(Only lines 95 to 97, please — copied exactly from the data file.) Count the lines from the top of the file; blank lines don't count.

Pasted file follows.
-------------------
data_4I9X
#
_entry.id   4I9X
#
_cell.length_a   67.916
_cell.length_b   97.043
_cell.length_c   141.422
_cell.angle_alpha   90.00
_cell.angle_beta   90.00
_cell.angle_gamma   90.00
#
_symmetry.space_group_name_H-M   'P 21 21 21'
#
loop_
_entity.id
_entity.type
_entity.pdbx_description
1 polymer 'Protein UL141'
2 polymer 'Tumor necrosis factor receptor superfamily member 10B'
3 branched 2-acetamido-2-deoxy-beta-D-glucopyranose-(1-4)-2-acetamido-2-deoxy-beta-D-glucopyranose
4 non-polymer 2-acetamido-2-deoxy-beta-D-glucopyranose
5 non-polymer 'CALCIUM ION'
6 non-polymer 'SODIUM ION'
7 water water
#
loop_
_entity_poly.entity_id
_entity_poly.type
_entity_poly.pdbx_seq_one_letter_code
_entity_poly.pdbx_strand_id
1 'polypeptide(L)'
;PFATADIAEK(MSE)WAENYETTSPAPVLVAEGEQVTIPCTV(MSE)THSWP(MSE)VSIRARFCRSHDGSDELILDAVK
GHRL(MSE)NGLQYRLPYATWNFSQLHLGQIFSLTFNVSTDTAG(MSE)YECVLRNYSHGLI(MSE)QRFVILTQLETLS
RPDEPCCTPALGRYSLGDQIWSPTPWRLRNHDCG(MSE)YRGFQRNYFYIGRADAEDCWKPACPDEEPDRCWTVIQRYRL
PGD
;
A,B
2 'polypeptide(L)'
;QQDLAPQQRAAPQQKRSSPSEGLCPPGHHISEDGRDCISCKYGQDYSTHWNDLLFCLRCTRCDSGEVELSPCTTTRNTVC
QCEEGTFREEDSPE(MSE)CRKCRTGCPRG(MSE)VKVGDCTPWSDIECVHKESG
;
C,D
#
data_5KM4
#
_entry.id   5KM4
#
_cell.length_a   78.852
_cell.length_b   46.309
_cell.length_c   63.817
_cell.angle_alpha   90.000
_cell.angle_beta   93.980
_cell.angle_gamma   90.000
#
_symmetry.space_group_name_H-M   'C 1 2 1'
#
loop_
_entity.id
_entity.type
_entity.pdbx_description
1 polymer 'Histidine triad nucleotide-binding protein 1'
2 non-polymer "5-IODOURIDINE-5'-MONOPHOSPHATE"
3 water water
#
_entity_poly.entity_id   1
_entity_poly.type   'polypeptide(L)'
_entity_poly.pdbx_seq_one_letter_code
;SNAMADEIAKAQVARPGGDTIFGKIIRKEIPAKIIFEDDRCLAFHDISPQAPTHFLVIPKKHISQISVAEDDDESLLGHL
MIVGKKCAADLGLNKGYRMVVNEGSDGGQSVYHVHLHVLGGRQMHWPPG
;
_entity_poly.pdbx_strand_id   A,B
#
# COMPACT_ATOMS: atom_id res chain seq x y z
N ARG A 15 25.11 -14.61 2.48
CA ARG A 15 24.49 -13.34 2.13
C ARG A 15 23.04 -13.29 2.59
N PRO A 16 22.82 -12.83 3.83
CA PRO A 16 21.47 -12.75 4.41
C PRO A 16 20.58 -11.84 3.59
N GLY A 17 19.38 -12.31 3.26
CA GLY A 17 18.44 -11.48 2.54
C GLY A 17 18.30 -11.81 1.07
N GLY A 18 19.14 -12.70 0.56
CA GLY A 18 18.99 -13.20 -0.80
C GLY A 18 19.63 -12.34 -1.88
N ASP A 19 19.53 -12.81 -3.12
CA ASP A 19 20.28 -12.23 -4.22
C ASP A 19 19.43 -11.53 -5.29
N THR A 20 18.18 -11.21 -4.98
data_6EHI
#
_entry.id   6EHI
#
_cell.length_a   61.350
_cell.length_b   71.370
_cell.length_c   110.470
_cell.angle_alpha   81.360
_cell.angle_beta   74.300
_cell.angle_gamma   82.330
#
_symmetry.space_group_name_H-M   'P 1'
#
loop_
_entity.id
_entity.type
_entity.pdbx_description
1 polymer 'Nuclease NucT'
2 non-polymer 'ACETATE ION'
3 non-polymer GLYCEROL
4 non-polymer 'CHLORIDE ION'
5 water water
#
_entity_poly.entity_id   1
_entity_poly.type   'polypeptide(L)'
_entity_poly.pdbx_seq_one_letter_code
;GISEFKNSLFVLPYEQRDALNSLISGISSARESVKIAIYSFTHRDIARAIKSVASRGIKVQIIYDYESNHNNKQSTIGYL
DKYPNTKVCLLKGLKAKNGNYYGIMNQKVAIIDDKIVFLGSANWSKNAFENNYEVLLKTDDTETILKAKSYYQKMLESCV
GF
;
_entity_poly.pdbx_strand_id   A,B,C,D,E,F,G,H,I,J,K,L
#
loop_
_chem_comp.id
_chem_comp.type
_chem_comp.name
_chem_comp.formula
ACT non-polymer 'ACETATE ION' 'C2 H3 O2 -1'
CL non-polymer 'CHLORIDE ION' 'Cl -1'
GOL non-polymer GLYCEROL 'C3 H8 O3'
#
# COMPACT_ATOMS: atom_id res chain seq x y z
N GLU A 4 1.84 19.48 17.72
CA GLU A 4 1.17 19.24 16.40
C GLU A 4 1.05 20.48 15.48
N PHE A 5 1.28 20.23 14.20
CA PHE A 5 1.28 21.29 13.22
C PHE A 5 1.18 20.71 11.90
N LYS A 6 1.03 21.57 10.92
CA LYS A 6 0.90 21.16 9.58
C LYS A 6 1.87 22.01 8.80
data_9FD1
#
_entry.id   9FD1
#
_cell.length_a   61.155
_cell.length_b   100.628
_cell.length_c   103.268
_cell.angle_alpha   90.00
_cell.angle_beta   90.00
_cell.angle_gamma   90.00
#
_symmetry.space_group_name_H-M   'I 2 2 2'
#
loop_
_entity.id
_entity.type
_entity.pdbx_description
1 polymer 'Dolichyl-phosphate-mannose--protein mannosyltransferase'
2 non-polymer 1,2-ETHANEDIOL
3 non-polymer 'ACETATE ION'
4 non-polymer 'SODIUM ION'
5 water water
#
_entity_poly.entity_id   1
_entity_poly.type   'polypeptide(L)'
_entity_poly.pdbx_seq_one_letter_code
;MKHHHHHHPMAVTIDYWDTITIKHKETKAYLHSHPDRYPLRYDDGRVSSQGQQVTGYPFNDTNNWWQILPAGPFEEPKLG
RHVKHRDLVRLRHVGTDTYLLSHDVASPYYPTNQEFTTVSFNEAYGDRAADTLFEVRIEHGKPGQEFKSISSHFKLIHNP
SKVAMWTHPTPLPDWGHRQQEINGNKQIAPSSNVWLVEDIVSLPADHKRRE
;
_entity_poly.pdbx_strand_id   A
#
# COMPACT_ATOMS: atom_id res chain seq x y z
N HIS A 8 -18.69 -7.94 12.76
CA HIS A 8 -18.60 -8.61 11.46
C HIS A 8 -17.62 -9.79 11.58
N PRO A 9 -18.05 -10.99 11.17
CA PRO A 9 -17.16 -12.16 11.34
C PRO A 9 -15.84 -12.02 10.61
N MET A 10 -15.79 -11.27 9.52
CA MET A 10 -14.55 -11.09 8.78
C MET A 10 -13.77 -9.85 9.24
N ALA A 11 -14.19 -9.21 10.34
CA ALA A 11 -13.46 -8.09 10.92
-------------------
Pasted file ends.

_cell.length_b   71.370
_cell.length_c   110.470
_cell.angle_alpha   81.360